There are also questions about the use of the conservative-liberal dimension as a (or the) defining marker of an ideology. Whether doing so embraces an overly simple reductionism of much more complex phenomena (belief systems) is a reasonable question. Why not use, for example, complexity, level of integration, or change and stability over time? Looy5 has discussed this issue and others in her review of the implications of both evolutionary theory and behavioral genetics (twin studies) for faith (Christian). She comments that people of faith can be uncomfortable with the idea that their beliefs are rooted in their biology—as if something sacred is being degraded. The twin studies, she writes, provide only faint hints about a possible biology of religion. Looy is critical of the attempts to reduce the complexity of religion to easily measured variables and notes the conservative-liberal distinction as one such effort.
Another confounding factor is how the premise that genetic factors influence ideologies accounts for changes in ideology during the adult years. Although I am unaware of any longitudinal data, surely many persons' ideologies are changed (even reversed) by adult experiences. A now-deceased high school friend of mine is an example. He was the son of Sicilian immigrants, lost his mother when he was 3 years old, and developed an obvious compulsive personality structure that served him well in the world of commerce. Until he was well into his 60s he was a staunch conservative. Then he became increasingly dissatisfied with the outcome of local, state, and national conservative governments. After several years of struggle with this issue, he began to articulate a liberal ideology. "I can't believe what's happened to me politically," he said with obvious passion. "I've ended up endorsing all that I opposed all my life. It's incredible—but it really is the way I think now." He not only changed his political ideology but in the last 15 years of his life was active in causes usually identified with the liberal position.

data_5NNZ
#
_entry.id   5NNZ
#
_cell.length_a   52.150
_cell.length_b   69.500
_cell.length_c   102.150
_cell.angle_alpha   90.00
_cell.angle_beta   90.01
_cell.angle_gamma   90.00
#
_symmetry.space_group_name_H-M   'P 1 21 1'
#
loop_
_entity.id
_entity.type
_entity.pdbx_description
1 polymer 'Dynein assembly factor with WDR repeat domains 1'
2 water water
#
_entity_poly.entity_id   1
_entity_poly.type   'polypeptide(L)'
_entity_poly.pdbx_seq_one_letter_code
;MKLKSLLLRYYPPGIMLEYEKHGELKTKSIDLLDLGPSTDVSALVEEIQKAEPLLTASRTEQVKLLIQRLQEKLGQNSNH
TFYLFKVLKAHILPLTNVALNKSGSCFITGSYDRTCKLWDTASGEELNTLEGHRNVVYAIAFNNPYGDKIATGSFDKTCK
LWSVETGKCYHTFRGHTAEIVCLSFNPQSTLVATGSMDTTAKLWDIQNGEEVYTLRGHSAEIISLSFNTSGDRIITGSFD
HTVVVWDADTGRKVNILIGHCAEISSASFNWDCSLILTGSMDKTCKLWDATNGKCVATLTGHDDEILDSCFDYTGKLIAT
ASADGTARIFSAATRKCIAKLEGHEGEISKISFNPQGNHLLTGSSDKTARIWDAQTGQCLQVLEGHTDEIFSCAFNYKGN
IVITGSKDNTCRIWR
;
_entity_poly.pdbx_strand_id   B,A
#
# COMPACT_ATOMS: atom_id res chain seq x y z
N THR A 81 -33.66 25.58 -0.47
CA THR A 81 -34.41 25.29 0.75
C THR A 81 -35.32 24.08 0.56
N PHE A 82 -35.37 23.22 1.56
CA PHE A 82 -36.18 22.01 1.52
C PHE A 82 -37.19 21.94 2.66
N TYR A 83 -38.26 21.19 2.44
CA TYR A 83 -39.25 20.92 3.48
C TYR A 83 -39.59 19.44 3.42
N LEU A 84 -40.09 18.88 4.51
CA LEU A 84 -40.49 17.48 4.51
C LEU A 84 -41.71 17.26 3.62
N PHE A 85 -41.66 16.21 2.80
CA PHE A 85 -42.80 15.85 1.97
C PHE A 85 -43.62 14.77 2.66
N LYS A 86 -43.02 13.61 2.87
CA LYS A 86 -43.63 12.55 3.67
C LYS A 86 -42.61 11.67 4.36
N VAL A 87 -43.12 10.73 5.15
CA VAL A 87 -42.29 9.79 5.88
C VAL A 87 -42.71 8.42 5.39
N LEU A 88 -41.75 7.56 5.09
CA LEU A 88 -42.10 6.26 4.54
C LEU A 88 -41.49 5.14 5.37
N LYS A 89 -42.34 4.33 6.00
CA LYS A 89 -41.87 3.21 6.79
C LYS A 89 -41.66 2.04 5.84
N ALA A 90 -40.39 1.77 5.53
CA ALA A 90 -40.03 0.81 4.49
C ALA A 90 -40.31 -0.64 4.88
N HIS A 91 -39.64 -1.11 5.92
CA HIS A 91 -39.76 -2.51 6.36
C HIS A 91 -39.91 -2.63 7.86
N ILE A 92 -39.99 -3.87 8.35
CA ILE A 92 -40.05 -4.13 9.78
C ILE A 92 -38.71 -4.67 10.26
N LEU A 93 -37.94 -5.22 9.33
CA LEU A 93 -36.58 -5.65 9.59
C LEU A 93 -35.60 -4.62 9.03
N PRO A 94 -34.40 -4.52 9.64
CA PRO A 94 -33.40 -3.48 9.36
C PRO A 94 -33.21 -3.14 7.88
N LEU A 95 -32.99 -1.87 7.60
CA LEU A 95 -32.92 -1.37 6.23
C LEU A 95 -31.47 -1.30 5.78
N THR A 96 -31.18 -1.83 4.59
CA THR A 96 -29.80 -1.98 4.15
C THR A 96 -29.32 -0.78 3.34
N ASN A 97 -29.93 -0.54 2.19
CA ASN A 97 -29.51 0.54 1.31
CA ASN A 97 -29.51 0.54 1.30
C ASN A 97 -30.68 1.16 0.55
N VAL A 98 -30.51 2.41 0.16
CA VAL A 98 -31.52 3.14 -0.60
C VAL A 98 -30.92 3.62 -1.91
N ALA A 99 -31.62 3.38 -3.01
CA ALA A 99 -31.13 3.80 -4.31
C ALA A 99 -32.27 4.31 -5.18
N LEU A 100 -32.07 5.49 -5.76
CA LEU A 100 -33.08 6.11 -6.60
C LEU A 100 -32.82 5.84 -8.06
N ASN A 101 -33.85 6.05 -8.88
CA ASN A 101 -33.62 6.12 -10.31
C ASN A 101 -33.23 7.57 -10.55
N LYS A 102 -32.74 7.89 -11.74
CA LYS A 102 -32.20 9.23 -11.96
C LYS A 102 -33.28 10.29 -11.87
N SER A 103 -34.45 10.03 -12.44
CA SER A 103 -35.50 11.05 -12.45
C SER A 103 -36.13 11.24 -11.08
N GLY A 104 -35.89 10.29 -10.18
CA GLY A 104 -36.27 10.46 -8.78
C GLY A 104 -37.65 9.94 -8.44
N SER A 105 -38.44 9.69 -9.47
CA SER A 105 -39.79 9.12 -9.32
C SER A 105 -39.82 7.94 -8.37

My friend remained a fairly compulsive person. Order, structure, closure, conscientiousness, and tradition were obvious until the end of his life. I do not know, as I write this, whether my sense that he developed a greater tolerance for doubt and ambiguity, greater support for innovation (as, for example, in health care), and more concern about social inequities reflects actual changes in his personality or whether I was reading in such changes because they are supposed to mediate his ideological change.
One can reach out further into speculative realms by asking whether such changes reflect turning on or off certain genes and the growth of new brain circuits. With these and other obvious issues in mind, the question can be raised: What does all this have to do with clinical practice?
I would respond that at this point in time and with only the hint of a possible interaction between genes, personality traits, and religious and political ideologies, the major implication for clinical practice is in how clinicians think. For most of us, it likely is a challenge to broaden our theories of mental function—to allow for a greater variety of causative variables. In short, if these hints are expanded into a more solid database, we, as clinicians, need to become more flexible in our thinking. And that, we have much reason to believe, will impact how we understand and treat our patients.